Personal protective clothing (PPE) has many obvious physical benefits. Hard hats on site can prevent blunt head trauma from falling objects and collision, Hi-vis clothing makes you less vulnerable to accidents and no right-thinking workman would leave the house without a pair of steel toe-capped boots adorning their feet.
However, when working around chemicals, the threat is very different but equally as serious – if not more so. There are a huge array of dangerous substances that are used in construction, manufacturing and numerous other industries. When working with hazardous chemicals, it is essential you are adequately protected against spillages, contact with skin and clothes, and inhalation. Insufficient chemical PPE can result in injury, chronic health conditions and even death.
Read our chemical protective clothing guide to learn about what the risks are and what chemical PPE you should be wearing to stay protected.
What you need to know
Chemical PPE is in no way a substitute for inadequate control methods. The first line of defence is always prevention following a proper chemical risk assessment.
It’s also worth remembering that timescale is very important. No glove material can remain impervious to specific chemicals forever as chemical processes and reactions will wear away PPE over time, so it’s important that you look after it, clean it adequately, and replace when necessary.
Specific safety information regarding lifespan and usage should be found on the PPE products themselves, and if it’s not, you should contact the manufacturer.
Understanding permeation rates and degradation
These are important terms for understanding PPE safety. The permeation rate is the speed at which a substance can move through a material, expressed in units such as milligrams per square metre per second. The higher the rate, the faster the process and more at risk you are. Degradation refers to the physical deterioration of the material due to contact with chemicals. In the worst case, extreme degradation results in materials completely dissolving.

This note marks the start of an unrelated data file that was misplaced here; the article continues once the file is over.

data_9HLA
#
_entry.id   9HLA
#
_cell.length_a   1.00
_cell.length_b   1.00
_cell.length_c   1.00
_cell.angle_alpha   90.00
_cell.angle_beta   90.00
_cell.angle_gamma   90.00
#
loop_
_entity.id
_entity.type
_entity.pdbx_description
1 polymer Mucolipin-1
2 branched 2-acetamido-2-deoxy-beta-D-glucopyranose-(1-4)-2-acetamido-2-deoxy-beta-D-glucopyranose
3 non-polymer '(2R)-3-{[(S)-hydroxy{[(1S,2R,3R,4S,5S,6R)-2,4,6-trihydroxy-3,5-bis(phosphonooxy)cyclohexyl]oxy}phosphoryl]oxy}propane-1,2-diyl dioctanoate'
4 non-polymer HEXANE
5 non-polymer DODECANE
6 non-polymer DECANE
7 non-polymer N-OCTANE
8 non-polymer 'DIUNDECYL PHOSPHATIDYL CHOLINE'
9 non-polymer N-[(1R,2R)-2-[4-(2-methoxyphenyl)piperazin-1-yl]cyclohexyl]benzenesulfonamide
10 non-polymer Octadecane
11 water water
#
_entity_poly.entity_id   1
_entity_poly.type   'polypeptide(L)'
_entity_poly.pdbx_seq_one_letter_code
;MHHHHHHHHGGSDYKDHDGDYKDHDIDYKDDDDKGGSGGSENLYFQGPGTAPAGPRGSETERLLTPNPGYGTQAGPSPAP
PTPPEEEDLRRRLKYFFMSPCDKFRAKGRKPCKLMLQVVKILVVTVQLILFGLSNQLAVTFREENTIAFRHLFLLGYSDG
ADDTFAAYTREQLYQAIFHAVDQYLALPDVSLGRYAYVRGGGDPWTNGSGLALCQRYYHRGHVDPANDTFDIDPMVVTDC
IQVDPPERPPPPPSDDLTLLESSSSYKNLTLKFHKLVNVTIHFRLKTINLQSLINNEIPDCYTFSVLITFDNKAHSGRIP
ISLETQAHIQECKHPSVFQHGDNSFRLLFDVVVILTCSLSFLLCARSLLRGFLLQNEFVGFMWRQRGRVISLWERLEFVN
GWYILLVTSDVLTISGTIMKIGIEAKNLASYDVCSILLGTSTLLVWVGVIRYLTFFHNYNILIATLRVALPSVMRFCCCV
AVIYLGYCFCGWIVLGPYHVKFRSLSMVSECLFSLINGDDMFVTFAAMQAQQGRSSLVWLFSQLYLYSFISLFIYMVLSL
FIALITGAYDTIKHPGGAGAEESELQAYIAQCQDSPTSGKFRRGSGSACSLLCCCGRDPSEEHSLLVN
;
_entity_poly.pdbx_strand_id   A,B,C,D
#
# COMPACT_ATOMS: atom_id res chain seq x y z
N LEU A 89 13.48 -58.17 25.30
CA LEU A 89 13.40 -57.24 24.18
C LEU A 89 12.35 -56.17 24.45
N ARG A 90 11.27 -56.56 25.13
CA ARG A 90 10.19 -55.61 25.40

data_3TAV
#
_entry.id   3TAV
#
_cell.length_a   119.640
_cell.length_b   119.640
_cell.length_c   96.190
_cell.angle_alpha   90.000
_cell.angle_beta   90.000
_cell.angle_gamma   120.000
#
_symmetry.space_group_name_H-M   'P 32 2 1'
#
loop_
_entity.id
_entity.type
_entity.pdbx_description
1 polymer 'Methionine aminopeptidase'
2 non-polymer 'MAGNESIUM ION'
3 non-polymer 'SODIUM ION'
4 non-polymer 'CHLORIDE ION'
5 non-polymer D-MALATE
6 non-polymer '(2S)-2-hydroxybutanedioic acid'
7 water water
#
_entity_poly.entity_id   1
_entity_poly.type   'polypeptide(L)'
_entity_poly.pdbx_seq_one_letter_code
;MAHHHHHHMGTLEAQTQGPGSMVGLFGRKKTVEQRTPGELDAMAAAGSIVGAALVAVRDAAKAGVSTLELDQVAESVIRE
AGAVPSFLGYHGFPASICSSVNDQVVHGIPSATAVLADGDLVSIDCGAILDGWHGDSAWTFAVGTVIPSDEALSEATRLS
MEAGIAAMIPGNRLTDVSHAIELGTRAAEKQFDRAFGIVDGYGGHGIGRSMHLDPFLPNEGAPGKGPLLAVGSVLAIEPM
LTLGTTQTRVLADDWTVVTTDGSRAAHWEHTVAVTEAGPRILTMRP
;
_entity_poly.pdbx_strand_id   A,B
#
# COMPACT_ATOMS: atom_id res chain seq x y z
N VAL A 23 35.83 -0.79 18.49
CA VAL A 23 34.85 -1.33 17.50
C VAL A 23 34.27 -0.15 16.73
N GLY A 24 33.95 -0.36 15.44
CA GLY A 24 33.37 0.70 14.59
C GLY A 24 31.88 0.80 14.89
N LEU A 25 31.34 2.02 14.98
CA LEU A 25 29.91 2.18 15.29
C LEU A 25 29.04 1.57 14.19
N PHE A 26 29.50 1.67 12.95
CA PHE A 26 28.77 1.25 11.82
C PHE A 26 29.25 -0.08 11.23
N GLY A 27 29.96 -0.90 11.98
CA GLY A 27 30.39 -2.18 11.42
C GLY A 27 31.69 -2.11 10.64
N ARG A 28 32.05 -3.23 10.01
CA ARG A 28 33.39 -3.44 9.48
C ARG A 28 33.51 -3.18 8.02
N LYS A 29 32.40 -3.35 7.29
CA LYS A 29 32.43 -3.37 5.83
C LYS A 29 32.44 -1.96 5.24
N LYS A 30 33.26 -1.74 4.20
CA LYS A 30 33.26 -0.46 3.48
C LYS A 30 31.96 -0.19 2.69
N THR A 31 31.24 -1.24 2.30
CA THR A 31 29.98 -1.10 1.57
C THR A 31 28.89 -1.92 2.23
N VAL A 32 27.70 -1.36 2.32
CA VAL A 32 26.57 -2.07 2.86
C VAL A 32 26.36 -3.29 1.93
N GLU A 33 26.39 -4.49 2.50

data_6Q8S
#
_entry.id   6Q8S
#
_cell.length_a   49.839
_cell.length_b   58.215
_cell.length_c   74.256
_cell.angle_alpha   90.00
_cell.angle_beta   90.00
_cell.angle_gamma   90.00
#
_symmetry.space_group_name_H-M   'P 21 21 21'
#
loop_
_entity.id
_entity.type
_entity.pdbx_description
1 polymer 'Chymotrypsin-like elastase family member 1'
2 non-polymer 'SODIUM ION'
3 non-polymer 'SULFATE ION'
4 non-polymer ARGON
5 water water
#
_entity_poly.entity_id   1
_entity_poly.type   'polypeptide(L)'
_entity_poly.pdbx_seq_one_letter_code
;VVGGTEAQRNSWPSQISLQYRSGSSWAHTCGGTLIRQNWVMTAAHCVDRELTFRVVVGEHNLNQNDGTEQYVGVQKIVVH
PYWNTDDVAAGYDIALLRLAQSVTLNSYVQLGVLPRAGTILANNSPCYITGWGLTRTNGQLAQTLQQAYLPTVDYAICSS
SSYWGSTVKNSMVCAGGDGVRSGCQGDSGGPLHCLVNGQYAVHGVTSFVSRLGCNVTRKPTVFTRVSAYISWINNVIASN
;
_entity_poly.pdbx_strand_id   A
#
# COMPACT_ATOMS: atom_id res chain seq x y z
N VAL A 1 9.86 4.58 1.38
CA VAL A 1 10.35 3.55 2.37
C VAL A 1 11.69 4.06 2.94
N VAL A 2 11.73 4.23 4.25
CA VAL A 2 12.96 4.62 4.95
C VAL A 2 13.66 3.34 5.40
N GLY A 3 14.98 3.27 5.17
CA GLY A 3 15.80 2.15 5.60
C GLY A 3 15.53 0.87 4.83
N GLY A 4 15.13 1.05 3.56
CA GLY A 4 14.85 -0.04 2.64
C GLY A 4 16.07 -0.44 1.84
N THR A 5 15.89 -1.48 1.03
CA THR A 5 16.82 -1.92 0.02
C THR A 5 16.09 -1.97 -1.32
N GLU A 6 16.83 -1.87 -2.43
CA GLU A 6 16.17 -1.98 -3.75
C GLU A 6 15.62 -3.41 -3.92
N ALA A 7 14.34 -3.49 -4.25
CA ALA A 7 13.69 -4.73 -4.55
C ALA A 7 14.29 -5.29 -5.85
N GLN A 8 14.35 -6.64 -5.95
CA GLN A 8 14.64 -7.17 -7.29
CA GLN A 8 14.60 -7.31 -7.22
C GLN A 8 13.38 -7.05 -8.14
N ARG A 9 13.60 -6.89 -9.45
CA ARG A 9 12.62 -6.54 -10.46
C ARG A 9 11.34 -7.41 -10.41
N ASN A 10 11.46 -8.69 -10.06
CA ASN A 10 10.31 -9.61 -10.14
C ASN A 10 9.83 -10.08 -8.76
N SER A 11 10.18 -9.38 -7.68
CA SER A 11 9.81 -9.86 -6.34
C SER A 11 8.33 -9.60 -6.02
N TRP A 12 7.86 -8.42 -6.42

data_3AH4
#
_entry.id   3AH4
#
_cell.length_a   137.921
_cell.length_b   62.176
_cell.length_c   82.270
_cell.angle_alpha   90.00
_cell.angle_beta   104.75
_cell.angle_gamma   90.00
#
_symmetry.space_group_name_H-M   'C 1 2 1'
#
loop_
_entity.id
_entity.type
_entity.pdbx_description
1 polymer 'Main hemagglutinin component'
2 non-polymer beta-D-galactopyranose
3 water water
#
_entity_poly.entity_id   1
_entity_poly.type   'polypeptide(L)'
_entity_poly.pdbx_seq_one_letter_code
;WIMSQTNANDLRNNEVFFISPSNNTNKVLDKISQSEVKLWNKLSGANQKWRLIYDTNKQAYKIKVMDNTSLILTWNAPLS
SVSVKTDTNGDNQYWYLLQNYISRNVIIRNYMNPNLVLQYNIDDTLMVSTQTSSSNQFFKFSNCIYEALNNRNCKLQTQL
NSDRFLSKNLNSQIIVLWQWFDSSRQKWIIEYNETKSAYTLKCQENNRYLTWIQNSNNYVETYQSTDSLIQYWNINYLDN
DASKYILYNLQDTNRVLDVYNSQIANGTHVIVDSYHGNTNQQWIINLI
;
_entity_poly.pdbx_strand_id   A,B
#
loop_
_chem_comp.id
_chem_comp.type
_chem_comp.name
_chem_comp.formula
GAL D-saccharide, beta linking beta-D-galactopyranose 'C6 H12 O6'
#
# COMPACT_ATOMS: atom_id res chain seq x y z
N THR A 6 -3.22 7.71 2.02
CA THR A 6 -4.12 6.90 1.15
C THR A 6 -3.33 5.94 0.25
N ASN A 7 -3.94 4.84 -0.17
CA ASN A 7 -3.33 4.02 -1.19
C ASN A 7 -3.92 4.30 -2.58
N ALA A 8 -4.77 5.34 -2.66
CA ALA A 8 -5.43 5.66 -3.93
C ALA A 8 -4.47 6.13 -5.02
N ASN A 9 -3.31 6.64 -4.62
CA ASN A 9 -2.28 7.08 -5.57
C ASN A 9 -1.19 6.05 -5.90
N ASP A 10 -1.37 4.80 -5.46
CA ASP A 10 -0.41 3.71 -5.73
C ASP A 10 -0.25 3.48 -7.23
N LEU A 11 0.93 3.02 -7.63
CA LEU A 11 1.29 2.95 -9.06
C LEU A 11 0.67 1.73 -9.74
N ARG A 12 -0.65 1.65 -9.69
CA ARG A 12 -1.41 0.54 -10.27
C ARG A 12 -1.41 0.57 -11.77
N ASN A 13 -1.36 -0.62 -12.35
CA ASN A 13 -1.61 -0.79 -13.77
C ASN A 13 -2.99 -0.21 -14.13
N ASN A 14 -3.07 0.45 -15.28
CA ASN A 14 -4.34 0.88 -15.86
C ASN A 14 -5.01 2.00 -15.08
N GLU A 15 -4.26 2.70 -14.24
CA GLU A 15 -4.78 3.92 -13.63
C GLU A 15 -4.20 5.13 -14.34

Choosing the right materials
As you may be able to tell from the above, knowing how to choose the correct PPE materials is the core of good chemical protection. You should ideally understand the concepts and uses of permeation rates and apply this to manufacturers’ instructions. This should happen in the risk assessment stage and should bear in mind factors such as contact period, decontamination procedures and cleaning.
Depending on the risk factors involved, materials such as heavy-duty rubber, neoprene, PTFE and butyl rubber should be used to protect your skin.
What chemical protective clothing to wear
Because chemicals can be corrosive, irritating, or otherwise dangerous, protective your skin should be a priority consideration. Boilersuits or coveralls are the best bet for proper protection, leaving no skin uncovered.
Eye and face protection
Of course, adequate safety goggles (potentially with full seal) and breathing apparatus should also be used if there is inhalation or eye damage risk. Chemicals have a tendency to splash so your eyes are vulnerable without goggles and inhalation of some chemicals can be extremely dangerous.
Spillages are another key risk when working with chemicals, so making sure that you have adequate protective footwear is essential. Common footwear materials like leather will be penetrated easily by some corrosive chemicals so choose chemical resistant boots made from a suitable material.
As chemicals are handled manually, gloves are probably the most important chemical PPE. There is a range of different types of safety gloves that can be used, and which ones you opt for should depend on what chemicals you’re working with.
The importance of training
Knowing how to correctly use and put on chemical PPE involves the correct training. This will also help you to understand the sometimes complex assessments that are needed to choose the right materials. All PPE used should be properly enforced and monitored, with equipment regularly inspected for signs of damage and wear.
It is just as important to stay safe when working with any kind of chemicals as it is when working on site or around heavy machinery. Good chemical PPE practice can save lives and reduce the risk of serious injury.